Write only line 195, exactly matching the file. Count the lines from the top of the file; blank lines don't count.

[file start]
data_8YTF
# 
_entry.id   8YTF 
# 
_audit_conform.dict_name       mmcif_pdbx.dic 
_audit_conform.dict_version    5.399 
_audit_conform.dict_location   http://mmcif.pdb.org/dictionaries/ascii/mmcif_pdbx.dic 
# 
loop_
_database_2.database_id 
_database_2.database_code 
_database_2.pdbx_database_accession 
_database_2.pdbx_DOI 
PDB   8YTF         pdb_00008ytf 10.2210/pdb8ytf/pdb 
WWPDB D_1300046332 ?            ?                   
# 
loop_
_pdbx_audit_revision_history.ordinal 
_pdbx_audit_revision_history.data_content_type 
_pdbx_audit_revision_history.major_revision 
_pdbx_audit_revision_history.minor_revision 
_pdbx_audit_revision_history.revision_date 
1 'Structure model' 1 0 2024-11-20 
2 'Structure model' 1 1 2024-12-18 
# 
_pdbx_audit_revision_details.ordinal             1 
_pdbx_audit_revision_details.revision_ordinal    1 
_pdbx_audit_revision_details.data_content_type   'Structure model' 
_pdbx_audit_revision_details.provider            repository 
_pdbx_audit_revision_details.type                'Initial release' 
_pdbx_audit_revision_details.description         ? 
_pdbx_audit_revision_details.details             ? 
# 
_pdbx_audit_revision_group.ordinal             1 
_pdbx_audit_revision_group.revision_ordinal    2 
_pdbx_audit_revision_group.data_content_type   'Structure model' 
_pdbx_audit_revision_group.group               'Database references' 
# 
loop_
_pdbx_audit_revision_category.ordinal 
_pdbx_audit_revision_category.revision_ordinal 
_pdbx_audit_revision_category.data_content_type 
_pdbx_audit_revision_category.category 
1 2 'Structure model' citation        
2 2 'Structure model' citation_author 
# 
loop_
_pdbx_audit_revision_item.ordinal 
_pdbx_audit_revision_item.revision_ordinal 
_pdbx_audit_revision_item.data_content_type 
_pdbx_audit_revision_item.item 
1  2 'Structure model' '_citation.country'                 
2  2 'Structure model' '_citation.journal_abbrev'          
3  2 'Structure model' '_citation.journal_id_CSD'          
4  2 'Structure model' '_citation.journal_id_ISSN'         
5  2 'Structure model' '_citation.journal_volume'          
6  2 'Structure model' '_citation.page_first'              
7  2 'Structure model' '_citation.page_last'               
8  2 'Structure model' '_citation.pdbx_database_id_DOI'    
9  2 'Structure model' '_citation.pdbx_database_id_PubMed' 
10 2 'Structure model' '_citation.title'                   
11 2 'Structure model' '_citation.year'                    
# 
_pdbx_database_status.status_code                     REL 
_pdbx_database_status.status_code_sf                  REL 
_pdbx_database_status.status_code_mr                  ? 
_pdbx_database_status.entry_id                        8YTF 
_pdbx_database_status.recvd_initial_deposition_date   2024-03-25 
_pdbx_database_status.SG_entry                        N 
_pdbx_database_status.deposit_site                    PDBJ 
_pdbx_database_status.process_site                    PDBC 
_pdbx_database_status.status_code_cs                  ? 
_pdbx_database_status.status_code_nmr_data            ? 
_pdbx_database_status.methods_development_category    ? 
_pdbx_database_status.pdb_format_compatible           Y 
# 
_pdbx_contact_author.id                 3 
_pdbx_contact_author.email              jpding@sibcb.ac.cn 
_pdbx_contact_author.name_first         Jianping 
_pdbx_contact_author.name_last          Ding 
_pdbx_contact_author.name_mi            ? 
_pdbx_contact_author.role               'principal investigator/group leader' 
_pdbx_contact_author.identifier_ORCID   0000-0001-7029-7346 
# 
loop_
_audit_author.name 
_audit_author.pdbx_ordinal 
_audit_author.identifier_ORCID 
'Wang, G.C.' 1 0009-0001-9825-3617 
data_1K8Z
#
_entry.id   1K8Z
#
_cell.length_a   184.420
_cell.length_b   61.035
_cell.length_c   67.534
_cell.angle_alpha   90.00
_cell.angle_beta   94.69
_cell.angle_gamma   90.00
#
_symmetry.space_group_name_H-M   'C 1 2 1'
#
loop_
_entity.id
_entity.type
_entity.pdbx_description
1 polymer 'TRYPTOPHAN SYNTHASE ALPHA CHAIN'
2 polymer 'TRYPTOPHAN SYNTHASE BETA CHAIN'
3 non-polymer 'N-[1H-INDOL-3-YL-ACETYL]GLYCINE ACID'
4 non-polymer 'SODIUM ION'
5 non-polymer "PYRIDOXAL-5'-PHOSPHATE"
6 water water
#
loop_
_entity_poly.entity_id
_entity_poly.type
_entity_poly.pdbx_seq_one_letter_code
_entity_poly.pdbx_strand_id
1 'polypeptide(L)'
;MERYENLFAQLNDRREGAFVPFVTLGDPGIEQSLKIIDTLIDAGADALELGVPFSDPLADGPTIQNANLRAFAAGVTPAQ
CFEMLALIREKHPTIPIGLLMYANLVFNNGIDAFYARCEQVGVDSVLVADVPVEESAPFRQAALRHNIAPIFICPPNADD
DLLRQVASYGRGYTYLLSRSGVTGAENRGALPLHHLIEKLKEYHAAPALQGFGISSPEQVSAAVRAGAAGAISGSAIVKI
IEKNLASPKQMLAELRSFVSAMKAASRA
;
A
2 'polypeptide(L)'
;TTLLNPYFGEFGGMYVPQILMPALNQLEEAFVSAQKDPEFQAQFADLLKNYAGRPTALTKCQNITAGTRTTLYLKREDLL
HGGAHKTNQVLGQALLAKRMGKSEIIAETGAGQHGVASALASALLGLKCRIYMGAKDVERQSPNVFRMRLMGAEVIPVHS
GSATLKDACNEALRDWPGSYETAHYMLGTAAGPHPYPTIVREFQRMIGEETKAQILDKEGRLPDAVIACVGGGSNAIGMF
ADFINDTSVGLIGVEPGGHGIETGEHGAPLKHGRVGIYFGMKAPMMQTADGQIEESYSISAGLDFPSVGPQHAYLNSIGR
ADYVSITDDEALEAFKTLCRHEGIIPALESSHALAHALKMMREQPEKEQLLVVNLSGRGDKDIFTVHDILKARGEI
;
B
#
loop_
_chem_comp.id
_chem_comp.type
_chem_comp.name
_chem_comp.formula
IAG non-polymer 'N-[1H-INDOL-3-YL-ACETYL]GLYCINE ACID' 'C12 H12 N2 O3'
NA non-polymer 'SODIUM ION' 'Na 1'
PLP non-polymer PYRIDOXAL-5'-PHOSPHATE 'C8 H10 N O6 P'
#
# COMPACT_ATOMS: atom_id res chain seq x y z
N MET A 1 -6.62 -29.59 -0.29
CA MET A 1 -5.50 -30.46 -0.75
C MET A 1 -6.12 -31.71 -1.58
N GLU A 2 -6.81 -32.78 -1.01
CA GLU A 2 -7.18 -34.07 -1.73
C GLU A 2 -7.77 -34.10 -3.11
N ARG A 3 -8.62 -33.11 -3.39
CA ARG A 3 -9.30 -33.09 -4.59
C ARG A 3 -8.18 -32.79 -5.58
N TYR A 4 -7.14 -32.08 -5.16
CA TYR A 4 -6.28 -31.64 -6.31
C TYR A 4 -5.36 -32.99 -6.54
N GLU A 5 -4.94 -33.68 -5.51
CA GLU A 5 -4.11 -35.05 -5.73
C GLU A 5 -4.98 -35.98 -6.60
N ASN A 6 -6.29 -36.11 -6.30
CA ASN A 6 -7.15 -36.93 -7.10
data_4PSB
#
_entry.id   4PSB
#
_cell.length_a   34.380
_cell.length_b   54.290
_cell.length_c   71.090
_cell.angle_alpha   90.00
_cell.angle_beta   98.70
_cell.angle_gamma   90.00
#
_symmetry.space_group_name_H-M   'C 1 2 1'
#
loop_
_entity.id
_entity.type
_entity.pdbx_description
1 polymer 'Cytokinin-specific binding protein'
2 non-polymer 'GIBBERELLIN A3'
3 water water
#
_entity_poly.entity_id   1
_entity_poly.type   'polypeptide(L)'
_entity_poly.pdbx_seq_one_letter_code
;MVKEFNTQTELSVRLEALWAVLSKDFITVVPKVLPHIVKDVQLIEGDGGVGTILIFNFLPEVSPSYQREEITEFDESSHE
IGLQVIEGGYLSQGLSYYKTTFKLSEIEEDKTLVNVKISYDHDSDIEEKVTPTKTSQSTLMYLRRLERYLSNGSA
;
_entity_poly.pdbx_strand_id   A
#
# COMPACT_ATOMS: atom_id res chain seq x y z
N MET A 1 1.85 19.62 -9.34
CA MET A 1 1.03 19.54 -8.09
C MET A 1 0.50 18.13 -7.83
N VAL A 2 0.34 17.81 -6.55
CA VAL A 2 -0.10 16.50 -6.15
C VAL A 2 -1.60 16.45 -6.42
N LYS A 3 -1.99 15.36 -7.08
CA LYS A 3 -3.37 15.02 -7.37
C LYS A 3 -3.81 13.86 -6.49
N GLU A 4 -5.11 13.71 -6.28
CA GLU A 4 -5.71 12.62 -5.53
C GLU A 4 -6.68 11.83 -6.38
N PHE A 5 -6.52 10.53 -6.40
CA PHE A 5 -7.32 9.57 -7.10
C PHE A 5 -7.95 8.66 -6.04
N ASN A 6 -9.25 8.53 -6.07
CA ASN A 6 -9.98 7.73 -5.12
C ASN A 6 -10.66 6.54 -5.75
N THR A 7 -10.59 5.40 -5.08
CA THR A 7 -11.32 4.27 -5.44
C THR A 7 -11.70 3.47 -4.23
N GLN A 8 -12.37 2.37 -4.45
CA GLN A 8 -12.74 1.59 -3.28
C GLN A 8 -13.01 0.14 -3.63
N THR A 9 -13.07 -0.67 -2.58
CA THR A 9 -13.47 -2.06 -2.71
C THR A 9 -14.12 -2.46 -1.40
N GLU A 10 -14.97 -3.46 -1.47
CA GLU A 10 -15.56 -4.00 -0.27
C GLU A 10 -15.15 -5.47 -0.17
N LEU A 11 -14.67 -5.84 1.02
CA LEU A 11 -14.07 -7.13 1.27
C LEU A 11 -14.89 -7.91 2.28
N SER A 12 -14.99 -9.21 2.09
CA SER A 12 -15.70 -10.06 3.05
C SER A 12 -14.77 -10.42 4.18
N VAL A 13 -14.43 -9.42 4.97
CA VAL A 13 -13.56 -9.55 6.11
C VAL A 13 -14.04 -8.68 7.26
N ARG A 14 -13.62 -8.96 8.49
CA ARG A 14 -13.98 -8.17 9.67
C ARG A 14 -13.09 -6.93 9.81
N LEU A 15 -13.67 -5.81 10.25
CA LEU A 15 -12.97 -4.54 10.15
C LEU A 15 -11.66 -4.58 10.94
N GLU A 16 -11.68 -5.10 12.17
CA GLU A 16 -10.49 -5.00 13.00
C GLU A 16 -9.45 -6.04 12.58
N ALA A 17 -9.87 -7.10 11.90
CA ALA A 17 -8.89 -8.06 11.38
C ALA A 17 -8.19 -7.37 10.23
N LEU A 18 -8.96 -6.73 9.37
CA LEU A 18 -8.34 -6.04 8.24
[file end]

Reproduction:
N VAL A 2 0.34 17.81 -6.55